In early evening that Tuesday we got some not so unexpected news on the television. For a new state decree now ordered all Grandy Lake area residents to evacuate the affected fire spread area within 24 hours Given that our cabin lay directly in the projected path of the approaching wildfire, our group would have no choice but to do the same. So Mr. Gandhi, the long suffering activist of our group, now wished to lead our group to town as volunteers, so we could assist in the evacuation efforts. At the same time, Mrs. USFMAN began a telephone search several mile south of the expected fire danger areas to find the cheapest available lodging for us to relocate. As for me, I took on the task of arranging proper reimbursement by our rental cabin owner for our shorter stay expected. That left Mr. Morrison, Mr. Thoreau, and Mr. Monet the important task of gathering our most valuable safekeepings and storing them in the car.

Having found a suitable motel five miles south of our cabin site, the patient one, Mr. Gandhi saw good reason to revise his original volunteer plan. For he now strongly urged all of us other than himself to leave immediately. However, he also stressed that he would behind to assist any evacuating families he met on the short trek to town. It surprised us then to hear that Mr. Gandhi insisted that he would end his daring self- sacrifice by walking back alone to our new location ten miles south. Such a risk- filled escapade thrilled Mr, Morrison as well, who now fervently expressed the desire to see hot flames on wood up close. So when our wild rock star immediately offered to to join Mahatma then , I of course as team leader assertively told him no.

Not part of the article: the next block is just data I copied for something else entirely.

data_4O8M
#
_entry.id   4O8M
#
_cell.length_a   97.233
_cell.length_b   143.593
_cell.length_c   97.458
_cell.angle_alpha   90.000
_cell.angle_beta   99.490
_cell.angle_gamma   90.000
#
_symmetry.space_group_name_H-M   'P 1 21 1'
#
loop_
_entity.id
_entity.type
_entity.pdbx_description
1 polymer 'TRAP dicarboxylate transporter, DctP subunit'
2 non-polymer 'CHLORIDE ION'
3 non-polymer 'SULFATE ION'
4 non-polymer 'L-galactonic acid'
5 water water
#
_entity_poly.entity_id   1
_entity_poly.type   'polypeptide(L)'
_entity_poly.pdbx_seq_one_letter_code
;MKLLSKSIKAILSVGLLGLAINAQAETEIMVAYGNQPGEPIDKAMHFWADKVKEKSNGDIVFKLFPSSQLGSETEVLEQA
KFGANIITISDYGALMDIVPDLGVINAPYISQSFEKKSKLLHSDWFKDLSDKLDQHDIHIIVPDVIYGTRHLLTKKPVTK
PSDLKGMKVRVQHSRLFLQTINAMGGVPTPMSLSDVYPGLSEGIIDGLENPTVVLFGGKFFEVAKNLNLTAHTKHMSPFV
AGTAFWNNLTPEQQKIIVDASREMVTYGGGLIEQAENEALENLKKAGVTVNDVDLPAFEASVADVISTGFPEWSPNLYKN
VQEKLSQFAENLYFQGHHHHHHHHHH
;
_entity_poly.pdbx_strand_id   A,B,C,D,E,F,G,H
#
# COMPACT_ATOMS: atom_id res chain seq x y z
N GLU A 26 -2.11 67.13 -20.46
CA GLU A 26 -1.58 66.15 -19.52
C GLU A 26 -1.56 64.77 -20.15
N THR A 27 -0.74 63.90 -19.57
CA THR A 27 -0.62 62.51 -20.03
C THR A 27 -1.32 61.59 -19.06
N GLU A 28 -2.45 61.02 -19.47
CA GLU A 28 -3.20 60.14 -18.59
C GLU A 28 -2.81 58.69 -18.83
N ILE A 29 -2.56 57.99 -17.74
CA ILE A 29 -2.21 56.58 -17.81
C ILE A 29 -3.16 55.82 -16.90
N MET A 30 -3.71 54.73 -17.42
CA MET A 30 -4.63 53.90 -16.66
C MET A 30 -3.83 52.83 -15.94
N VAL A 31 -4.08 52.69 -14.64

So our humble India crusader, taking only his loincloth and cane turned right toward the approaching fires in a slow walk toward Grandy Lake. Meanwhile the rest of finished piling in what we could in the car, fully committed to head the opposite way. Notably, however, it was Mr. Thoreau, not Mr. Gandhi, who stood out most prominently as a leader then. For as he forcefully quoted his dear friend Ralph Waldo Emerson taken from his essay “Self Reliance” as we loaded the car, we clearly got his message. Nothing should stop us from taking this responsible action to evacuate now! Of course that meant prioritizing we save Monet’s priceless paintings, Morrison’s prized guitar, Thoreau’s handy array of survival tools, and both for my wife and me, our delicate electronic devices.

But then our group’s doomed fate suddenly turned brighter as a fortuitous shift in the winds overnight would spare the region of Grandy Lake from imminent disaster. Mahatma would be jubilantly welcomed back to our group as a “larger than life” hero once again at our new temporary home. Yet the new reality for our four historic heroes at this moment defined each of them then not as prophets, patriots, or persuasive crusaders of past times on this day. For they’d bonded together as mere mortal, road trip travelers, working hard in the present for the survival of themselves and betterment of humankind.